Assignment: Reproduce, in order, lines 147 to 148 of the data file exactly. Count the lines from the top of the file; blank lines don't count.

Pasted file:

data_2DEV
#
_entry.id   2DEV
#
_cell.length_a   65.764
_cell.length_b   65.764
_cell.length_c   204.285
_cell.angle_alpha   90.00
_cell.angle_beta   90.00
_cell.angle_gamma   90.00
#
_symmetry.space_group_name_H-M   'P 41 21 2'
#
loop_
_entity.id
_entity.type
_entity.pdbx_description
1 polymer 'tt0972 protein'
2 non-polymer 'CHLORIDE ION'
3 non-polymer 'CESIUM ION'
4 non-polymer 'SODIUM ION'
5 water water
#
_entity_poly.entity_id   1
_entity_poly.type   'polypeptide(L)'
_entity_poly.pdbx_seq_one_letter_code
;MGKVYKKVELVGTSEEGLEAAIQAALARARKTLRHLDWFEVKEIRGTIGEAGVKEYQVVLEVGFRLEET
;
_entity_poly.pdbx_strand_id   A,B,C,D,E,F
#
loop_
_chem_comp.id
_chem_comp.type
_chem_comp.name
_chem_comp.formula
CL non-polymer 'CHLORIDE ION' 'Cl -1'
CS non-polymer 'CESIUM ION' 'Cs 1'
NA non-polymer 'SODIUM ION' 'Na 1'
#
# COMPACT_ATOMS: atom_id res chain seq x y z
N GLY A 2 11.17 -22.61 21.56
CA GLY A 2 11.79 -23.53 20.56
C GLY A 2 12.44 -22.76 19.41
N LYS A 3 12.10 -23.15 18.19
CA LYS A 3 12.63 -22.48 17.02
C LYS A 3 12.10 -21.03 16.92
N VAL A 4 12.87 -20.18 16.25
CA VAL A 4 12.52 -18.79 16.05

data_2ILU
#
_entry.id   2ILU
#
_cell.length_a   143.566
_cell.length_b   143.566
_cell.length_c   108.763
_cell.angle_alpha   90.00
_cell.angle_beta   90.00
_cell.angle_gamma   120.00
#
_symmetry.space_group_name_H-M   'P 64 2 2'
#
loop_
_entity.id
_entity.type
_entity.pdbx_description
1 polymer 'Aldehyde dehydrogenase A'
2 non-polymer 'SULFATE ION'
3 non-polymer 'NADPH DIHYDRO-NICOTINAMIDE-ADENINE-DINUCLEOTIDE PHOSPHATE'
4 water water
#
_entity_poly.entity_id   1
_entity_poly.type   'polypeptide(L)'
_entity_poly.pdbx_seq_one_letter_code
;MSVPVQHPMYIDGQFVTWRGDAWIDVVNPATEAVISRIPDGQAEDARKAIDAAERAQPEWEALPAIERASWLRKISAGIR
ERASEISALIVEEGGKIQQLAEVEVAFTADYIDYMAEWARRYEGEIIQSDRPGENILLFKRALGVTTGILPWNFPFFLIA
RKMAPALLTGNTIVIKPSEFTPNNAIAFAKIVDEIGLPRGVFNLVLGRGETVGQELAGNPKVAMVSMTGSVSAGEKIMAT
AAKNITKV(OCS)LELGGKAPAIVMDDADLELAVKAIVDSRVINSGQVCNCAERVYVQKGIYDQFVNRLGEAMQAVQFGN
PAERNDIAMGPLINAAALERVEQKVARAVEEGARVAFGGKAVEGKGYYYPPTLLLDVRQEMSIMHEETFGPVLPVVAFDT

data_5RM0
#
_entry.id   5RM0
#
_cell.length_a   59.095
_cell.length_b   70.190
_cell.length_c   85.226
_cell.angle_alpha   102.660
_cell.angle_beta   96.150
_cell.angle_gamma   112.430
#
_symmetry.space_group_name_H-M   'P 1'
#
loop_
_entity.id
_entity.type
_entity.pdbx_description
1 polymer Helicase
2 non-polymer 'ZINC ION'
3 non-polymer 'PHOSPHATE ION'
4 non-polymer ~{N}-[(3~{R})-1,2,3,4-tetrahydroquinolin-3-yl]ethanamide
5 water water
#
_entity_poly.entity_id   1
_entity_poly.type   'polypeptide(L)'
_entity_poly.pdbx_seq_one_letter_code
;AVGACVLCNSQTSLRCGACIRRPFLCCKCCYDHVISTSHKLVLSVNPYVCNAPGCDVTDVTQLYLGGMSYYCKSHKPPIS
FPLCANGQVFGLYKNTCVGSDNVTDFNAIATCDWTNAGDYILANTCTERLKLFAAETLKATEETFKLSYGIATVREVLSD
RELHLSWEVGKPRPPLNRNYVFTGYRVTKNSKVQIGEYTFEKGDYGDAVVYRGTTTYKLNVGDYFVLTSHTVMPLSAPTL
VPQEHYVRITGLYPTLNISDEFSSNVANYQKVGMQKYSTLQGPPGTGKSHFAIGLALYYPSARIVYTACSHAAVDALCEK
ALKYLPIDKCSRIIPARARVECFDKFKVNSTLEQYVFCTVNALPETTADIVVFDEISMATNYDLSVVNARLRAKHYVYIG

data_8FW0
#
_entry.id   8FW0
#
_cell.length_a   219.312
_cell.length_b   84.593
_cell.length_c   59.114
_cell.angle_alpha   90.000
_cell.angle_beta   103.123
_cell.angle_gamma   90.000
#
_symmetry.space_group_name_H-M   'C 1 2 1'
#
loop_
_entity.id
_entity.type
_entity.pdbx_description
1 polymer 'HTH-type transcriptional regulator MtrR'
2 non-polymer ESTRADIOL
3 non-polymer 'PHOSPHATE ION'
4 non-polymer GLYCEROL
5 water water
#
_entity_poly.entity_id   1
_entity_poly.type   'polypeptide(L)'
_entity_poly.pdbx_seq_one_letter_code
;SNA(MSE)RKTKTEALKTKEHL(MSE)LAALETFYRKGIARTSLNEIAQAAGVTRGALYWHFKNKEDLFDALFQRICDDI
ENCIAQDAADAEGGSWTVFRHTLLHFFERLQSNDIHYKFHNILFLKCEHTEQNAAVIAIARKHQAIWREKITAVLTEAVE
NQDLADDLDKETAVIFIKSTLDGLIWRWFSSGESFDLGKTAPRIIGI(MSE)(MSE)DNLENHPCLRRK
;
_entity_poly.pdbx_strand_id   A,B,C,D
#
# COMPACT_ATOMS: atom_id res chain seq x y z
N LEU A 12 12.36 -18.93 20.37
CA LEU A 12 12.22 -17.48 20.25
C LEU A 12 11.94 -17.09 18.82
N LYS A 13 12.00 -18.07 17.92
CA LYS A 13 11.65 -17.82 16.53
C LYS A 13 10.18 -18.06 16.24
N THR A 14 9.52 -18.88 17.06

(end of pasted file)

CA LYS A 13 11.65 -17.82 16.53
C LYS A 13 10.18 -18.06 16.24